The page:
There are many arguments to and fro about realism, complexity and so on. Without taking sides on these discussions, here is what I think makes this game "unnecessarily" complicated.
Having read dozens of AARs (yes they are really fun to read), EVERY good player that starts a game in 1936 playing say, Germany, immediately starts to plan around not what he will need in 1939 (Poland), now what he will need in 1940 (France), but what he will need in 1941 (Russia). This includes players who are the utmost supporters of realism in every aspect of the game. And this planning is by far the most complex part of the game.
Now I ask you: does anyone really believe that the German leadership was planning in 1936 how many Panzer divisions they would need in 1941 and how many brigades of medium tanks and engineers each division would need? And how many militia and military police they would need to occupy France and Poland, and which German and Polish provinces would need improved infrastructure to allow supplies for the invasion of The Soviet Union? I have nothing against those who enjoy this, but I l believe that such calculations needlessly complicate the game not to mention being highly unrealistic. This is called "gaming the system" where a player concentrates on beating the program instead of the enemy.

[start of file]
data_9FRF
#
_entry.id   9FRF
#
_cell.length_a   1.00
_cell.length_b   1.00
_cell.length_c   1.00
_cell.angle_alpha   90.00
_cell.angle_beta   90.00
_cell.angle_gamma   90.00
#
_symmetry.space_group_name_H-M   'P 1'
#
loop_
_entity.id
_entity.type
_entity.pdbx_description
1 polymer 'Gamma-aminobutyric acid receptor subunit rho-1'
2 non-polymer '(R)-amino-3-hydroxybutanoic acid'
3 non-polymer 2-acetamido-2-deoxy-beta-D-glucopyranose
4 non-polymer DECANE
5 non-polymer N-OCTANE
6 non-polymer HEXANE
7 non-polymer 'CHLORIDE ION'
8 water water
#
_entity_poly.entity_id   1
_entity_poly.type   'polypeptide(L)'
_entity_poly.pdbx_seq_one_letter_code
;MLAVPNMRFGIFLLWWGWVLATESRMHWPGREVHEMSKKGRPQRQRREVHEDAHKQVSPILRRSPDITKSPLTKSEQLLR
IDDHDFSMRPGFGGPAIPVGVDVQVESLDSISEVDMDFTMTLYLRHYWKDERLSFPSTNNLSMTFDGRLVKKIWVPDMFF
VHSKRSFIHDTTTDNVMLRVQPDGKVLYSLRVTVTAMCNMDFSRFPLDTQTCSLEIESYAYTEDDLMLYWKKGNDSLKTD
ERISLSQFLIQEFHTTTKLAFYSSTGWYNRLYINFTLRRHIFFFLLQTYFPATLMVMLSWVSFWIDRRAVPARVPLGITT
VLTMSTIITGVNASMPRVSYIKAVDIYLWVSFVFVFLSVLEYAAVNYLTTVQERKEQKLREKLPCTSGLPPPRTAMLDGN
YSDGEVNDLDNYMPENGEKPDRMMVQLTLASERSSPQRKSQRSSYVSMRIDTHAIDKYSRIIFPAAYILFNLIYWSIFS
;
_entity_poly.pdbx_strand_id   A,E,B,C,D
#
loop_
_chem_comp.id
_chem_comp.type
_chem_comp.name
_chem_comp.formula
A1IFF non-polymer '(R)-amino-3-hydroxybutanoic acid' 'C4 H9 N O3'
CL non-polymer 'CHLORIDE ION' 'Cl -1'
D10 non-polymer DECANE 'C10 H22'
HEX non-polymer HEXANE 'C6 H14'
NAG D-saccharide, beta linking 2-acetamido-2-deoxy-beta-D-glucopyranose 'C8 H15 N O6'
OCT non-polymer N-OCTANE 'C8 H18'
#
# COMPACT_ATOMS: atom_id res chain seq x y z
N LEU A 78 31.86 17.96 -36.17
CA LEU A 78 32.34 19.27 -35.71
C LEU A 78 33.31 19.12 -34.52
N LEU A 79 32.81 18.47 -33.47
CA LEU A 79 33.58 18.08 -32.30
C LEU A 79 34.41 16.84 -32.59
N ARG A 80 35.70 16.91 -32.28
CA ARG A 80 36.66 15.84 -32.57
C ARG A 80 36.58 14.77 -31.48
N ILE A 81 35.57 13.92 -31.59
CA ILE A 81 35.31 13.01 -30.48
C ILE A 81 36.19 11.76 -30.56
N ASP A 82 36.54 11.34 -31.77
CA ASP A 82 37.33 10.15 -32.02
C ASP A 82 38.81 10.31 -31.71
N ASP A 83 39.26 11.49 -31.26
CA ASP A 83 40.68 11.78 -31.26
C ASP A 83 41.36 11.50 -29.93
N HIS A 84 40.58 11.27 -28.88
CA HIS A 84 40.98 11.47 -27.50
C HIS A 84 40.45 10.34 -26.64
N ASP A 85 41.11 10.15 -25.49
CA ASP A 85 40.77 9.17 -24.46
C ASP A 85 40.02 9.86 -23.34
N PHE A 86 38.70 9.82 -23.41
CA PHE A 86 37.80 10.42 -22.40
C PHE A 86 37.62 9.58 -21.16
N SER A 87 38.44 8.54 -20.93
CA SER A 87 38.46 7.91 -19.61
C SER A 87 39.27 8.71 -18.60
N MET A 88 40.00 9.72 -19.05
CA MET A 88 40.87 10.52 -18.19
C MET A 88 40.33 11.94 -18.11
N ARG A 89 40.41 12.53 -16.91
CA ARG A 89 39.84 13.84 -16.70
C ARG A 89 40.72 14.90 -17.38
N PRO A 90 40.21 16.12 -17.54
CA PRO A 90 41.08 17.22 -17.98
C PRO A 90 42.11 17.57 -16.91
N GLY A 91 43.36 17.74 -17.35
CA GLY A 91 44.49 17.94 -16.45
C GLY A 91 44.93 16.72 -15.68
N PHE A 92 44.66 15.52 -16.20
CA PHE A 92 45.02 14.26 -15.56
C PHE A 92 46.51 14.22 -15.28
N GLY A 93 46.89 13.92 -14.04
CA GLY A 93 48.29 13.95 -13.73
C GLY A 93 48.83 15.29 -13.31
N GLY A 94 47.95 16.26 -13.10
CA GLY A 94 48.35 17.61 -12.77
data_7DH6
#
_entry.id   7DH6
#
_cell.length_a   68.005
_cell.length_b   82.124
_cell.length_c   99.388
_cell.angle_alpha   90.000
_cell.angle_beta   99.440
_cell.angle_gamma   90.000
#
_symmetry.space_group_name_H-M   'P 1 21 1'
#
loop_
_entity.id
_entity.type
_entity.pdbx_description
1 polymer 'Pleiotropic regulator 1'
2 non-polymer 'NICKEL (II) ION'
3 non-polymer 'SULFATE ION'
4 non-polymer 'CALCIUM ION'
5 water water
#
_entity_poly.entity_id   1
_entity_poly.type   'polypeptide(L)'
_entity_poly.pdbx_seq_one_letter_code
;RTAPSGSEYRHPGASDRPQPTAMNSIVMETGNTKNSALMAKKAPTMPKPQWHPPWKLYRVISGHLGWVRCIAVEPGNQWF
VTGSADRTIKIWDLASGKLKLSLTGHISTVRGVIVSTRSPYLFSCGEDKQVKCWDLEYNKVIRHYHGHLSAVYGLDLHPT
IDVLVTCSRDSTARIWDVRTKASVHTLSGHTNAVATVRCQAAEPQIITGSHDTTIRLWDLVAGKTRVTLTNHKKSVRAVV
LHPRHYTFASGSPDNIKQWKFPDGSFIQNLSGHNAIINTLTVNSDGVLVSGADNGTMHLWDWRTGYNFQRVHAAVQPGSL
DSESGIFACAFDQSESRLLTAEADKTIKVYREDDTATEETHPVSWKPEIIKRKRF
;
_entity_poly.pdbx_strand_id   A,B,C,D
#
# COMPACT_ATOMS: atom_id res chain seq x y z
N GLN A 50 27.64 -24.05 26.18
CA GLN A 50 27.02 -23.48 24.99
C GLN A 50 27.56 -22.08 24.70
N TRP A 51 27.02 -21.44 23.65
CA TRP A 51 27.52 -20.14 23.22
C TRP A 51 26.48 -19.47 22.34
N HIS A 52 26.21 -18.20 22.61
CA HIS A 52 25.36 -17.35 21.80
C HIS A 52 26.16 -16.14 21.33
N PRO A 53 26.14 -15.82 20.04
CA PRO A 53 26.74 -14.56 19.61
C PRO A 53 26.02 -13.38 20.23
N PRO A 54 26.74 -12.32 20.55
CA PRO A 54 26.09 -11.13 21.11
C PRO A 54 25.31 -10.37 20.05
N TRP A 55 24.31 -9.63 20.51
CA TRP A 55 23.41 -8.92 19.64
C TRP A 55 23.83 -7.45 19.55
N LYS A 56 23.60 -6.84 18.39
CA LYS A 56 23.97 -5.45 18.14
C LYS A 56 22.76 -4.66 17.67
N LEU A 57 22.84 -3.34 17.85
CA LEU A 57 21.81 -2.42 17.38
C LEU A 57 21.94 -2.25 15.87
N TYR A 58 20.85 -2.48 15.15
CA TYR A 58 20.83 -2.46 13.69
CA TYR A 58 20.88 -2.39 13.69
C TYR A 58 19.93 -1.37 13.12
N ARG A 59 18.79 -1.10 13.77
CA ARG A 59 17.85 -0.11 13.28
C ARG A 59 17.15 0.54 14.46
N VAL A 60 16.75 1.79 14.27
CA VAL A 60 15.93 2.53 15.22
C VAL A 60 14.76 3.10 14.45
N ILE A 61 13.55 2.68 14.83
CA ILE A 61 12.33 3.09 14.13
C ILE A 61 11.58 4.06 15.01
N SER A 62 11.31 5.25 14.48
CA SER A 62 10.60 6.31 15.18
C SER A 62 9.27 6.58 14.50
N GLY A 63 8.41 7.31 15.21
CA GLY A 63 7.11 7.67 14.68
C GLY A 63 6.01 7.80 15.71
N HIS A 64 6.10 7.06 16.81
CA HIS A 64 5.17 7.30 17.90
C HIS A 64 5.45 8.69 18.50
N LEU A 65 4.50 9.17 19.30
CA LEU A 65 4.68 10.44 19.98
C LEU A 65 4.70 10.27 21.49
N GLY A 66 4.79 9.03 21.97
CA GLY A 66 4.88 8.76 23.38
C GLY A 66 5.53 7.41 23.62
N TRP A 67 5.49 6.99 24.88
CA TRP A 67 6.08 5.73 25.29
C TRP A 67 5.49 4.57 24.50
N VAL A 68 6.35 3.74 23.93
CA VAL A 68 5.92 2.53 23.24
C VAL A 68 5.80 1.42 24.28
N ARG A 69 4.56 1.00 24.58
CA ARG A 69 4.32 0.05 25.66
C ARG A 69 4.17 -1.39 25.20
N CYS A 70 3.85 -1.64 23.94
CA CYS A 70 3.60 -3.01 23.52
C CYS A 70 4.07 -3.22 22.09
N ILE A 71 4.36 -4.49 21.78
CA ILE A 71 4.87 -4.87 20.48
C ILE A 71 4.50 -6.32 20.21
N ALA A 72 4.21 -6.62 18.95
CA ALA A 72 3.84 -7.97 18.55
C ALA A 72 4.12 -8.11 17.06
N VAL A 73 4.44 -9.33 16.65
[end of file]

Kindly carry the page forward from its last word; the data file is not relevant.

It is not obvious how to get around this. One way would be to automate the whole process of research and/or production to yield approximate historical levels, but this would not take away the knowledge that the player already has about what the status of production was in 1940 and other years. Perhaps adding a random factor to insert some unpredictability would help, but I am not sure.
Maybe total realism both historical and military is impossible, and maybe having a game allowing more historical variety would not be any more unrealistic than a game than ensures historical results by gaming the system. And maybe the former would be simpler. I don't know the answer.